Last year, Forbes reported on a startling finding that by 2020, 50 percent of the workforce will be self-employed. That’s only 7 years from now. When I digested this possibility, it reminded me of the fact that I NEVER had a desire to be self-employed. Nope. Not me. No way, ever.
On the flip side, I have always wondered what it would be like to make my own hours, carve out family time based on my work schedule, have the opportunity to create a fulfilling business and, just possibly, be more financially independent than I thought possible.
Meanwhile my inner voice was always giving me a zillion reasons why I could never make it. For starters, there was that million dollar question: What kind of business would I go into? Along with that uncertainty, there was a self-imposed doubt and terrible fear that my business wouldn’t be successful.
Why couldn’t I embrace entrepreneurship like everyone else?
Growing up as the daughter of a Marine Corps fighter pilot was probably one reason. I can still hear my parents’ shrieks when I confidently announced that I was taking a commission-based sales job at the age of 23. My cultural background and upbringing mandated me to embrace a risk-averse career and lifestyle.
On top of that, I married a serial entrepreneur who launched so many businesses, it literally killed the marriage. I kid you not. The fear of launching something on my own was based on a philosophy and model of other people’s failed ventures and an old paradigm which instilled in me that nothing is more secure than the conventional route.
Nevertheless, I learned a lot about business during those years, including how tough it could be. What became tougher was my own personal experience on January 26th, 2008: the largest layoff in modern-day America. A legal recruiter at that time, I was one of the 650,000 people that lost their job that day.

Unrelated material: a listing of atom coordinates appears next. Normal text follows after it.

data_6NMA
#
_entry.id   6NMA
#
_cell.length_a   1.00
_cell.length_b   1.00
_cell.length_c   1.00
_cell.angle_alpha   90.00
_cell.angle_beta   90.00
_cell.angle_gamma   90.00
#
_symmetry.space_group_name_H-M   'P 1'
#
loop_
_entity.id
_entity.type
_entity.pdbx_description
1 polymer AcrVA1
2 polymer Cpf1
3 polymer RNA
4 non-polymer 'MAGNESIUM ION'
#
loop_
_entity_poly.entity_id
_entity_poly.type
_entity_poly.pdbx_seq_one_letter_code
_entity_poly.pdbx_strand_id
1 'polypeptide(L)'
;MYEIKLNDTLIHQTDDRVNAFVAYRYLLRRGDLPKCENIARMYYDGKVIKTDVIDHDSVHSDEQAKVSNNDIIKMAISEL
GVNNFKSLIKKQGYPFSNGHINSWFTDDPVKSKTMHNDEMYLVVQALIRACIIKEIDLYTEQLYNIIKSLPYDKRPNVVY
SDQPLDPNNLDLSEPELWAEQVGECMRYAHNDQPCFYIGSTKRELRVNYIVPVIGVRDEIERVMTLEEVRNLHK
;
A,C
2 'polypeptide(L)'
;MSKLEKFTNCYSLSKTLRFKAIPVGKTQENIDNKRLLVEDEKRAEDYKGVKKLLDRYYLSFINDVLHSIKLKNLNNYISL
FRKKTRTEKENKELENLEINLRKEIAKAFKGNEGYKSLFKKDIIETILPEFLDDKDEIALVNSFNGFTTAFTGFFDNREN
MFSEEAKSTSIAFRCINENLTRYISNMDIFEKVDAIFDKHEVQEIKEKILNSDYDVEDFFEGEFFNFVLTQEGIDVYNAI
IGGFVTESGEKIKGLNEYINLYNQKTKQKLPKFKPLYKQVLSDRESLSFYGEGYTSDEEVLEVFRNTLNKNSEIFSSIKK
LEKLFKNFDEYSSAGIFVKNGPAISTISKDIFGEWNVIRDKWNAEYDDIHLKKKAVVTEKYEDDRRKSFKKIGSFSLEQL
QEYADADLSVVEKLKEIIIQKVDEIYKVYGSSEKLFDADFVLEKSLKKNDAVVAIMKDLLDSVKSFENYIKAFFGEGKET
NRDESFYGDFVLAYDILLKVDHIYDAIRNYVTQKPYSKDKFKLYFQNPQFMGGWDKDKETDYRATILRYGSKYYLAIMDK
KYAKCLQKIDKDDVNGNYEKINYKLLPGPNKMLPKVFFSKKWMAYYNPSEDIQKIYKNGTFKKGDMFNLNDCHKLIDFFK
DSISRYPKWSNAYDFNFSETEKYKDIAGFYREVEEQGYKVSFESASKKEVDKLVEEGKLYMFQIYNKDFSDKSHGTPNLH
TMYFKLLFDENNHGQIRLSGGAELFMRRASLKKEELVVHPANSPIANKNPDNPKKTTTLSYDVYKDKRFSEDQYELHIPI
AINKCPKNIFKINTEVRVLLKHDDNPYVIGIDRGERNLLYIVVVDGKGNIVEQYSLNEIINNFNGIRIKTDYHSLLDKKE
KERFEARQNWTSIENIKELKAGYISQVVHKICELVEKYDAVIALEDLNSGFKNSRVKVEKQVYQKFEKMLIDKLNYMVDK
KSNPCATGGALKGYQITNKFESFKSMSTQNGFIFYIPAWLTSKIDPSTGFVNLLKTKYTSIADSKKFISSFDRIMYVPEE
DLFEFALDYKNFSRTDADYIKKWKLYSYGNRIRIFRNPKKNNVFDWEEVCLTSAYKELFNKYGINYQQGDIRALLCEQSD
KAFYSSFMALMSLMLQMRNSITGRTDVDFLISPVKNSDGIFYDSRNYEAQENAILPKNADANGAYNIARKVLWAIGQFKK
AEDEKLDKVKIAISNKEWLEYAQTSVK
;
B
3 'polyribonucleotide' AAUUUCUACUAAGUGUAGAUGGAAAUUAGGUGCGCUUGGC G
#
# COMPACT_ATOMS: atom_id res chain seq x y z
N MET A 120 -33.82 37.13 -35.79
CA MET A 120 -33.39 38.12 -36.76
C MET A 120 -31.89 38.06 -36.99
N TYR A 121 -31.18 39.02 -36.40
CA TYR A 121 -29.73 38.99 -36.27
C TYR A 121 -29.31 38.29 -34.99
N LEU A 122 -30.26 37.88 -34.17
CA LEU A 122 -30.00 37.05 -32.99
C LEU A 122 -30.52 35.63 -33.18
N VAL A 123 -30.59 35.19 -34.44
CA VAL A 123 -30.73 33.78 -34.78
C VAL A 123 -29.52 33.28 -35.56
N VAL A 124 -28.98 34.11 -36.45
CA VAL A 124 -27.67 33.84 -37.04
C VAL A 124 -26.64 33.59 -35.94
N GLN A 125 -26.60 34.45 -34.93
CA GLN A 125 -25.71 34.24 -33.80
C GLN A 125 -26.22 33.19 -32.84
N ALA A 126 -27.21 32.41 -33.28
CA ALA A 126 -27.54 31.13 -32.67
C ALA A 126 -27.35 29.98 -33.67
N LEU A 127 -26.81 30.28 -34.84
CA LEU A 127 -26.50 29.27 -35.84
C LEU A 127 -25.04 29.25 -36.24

Only 90 days before my life and career exploded, I awoke with the greatest clarity about going into business for myself. It was the strongest revelation I can ever remember. I peered into this very door of freedom from a different lens. I was one of the many “wannabe” entrepreneurs feeling unfulfilled working for a large corporation and living a life of anxiety and doubt about what the future held. The dark cloak of fear seemed to lighten that day.
A significant event moving me in the direction of self-employment was when my boss declined my request for a $250.00 investment to help me become certified as a résumé writer. I actually proposed that I could become the principal writer for HER company.
It was then that I decided, ‘I don’t need you to do this. I WILL do this on my own,’ and also proclaimed in my heart and soul that I would help others by becoming a full-time résumé writer and career counselor. These are areas of expertise I have focused on since 1993. In fact, with my legal recruiting background, I realized that I could serve the legal community. These professionals might know how to argue, write, and interpret the law, but they certainly had difficulty selling themselves on paper.
Trusting my intuition, I developed my business model, which included acquiring the necessary certifications in my industry and joining industry-specific associations to complement my new profession. I consulted with my mentors and family members, calculated potential earnings, researched the competition, and hired the most fabulous Web designer and SEO specialist. Within 90 days my business was up and running on the Internet. I have since built a business based on my own life story and career struggles, situational awareness, and pure gut instinct.
When I look back, one core belief that shifted was about projecting others’ failures as my own. Just because someone failed at sustaining themselves in business didn’t mean I would fail. To say the least, this insight opened up my whole world.
If Forbes’ prediction is accurate, I would like to suggest that you consider taking a closer look at the possibility of operating a side business while you are currently employed. Research and conduct extensive due diligence in your market, so you can arm yourself with competitive intelligence. Take a look at our AllBusiness.com website — we may have some insight and ideas to help save you time and money.
As I move into my fifth year of living and working as a solopreneur, I assure you that I am still all in. This holiday season, I am reminded of the many blessings in my life, but in particular, I am thankful for the boss who wouldn’t make an investment in my professional development back in 2008. As it turns out, her rejection made me fearless, subsequently becoming one of the greatest gifts I’ve ever received.
As Nelson Mandela once said, “I learned that courage was not the absence of fear, but the triumph over it. The brave man is not he who does not feel afraid, but he who conquers that fear.” Rock on with your dreams and don’t own anyone’s failures but your own. For more on the 13 signs of why you are meant to be self-employed click here.
Happy Holidays to everyone!